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When Passion and Skill Converge
by Brian Vastag
A supportive mentor and a Gilliam fellow find a new drug target against a virus that strikes hardest in poor, rural regions.
In the spring of 2007, Jonathan Abraham came home—in a sense. The Harvard M.D./Ph.D. student returned to a familiar place, the laboratory of HHMI structural biologist Stephen Harrison. Three years earlier, Abraham, then a Harvard undergraduate, had joined Harrison’s lab at Harvard Medical School as part of HHMI’s Exceptional Research Opportunities Program. to learn about viral mechanics—specifically, how pathogens like HIV and Ebola grab onto and enter cells.
To Abraham’s disappointment, his undergraduate project with Harrison didn’t produce publishable results. But this time, Abraham was onto something exciting and Harrison was just the person to help. Working with Harvard virologists Hyeryun Choe and Michael Farzan, Abraham had isolated the human cell surface receptor that an obscure but deadly South American virus, called Machupo virus, latches onto during infection. Nature published the paper in 2007.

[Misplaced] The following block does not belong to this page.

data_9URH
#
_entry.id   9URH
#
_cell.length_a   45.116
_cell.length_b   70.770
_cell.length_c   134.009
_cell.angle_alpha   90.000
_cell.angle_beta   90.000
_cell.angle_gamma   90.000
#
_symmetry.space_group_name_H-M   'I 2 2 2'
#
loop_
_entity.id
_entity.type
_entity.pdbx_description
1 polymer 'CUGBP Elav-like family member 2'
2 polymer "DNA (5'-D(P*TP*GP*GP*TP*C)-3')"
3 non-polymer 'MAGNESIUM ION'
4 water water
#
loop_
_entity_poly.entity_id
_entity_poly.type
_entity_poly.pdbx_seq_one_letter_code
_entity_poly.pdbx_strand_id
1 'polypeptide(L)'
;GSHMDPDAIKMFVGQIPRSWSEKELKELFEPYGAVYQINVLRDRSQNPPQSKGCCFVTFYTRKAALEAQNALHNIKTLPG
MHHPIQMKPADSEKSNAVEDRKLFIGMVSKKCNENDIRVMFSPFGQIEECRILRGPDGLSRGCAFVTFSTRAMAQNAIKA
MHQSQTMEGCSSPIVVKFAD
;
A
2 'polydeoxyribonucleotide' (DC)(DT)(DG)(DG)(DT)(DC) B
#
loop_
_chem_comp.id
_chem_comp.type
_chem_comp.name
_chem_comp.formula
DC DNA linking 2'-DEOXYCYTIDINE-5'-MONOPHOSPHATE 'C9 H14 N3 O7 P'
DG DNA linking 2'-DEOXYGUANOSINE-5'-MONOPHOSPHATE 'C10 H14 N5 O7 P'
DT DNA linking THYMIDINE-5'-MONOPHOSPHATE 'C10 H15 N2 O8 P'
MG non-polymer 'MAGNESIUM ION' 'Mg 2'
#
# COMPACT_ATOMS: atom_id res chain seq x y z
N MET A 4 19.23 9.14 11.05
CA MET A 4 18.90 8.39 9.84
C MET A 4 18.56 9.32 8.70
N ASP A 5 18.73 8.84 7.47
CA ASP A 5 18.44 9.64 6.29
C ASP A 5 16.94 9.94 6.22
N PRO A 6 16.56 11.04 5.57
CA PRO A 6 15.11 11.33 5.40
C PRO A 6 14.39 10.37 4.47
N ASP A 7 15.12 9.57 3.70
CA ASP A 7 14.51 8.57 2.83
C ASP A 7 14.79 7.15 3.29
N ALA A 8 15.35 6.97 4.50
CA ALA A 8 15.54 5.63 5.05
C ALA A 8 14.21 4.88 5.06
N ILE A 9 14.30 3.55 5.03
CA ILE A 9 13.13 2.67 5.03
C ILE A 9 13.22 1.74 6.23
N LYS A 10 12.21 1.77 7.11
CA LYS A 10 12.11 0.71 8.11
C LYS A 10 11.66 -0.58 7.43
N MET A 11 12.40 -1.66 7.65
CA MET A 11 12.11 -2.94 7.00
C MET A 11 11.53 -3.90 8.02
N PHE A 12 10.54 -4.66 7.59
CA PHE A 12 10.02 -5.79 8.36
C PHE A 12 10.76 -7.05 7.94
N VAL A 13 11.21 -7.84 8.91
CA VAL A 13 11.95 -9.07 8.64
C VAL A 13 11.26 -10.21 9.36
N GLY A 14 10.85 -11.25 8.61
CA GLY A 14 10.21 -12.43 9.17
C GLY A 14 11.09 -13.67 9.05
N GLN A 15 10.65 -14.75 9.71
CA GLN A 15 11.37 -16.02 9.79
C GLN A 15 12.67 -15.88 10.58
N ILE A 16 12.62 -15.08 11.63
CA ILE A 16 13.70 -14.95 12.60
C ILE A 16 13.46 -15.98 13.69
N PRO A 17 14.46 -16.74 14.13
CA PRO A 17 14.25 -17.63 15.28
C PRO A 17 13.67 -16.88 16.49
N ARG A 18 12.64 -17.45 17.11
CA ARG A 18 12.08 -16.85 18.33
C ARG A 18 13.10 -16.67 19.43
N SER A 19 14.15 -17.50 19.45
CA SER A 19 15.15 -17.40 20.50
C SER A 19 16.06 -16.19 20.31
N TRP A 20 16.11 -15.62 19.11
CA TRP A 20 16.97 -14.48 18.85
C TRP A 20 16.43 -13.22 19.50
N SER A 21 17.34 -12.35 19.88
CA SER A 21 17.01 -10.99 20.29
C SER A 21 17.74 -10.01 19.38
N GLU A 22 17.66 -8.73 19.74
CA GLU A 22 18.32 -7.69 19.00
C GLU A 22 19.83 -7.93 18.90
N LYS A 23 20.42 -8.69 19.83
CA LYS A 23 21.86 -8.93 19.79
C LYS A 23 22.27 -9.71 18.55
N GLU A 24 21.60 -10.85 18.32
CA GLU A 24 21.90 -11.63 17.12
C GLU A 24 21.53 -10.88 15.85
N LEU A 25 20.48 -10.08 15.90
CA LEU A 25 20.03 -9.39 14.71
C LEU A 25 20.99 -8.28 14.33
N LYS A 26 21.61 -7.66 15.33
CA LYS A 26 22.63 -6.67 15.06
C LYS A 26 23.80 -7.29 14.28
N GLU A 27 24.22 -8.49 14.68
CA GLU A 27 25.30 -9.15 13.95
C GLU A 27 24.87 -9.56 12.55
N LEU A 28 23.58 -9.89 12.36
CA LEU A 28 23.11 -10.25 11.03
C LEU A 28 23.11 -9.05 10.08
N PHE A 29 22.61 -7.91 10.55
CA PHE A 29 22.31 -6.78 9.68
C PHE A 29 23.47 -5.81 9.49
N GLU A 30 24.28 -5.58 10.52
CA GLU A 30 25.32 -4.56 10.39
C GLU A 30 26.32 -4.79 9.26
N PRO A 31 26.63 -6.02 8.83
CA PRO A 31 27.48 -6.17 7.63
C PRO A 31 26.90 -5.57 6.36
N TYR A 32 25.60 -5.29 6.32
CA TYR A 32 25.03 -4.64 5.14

While planning his next step and reading up on the molecule, called transferrin receptor 1, Abraham discovered that his old mentor had a history with it too: Harrison and co-workers had determined the molecular structure of the transferrin receptor in the 1990s.
“It was obvious that I should go back to Harrison’s lab and start a collaboration,” says Abraham, who is funded by an HHMI Gilliam Fellowship for Advanced Study. “It felt like coming back to my family.”
Illustration: VSA Partners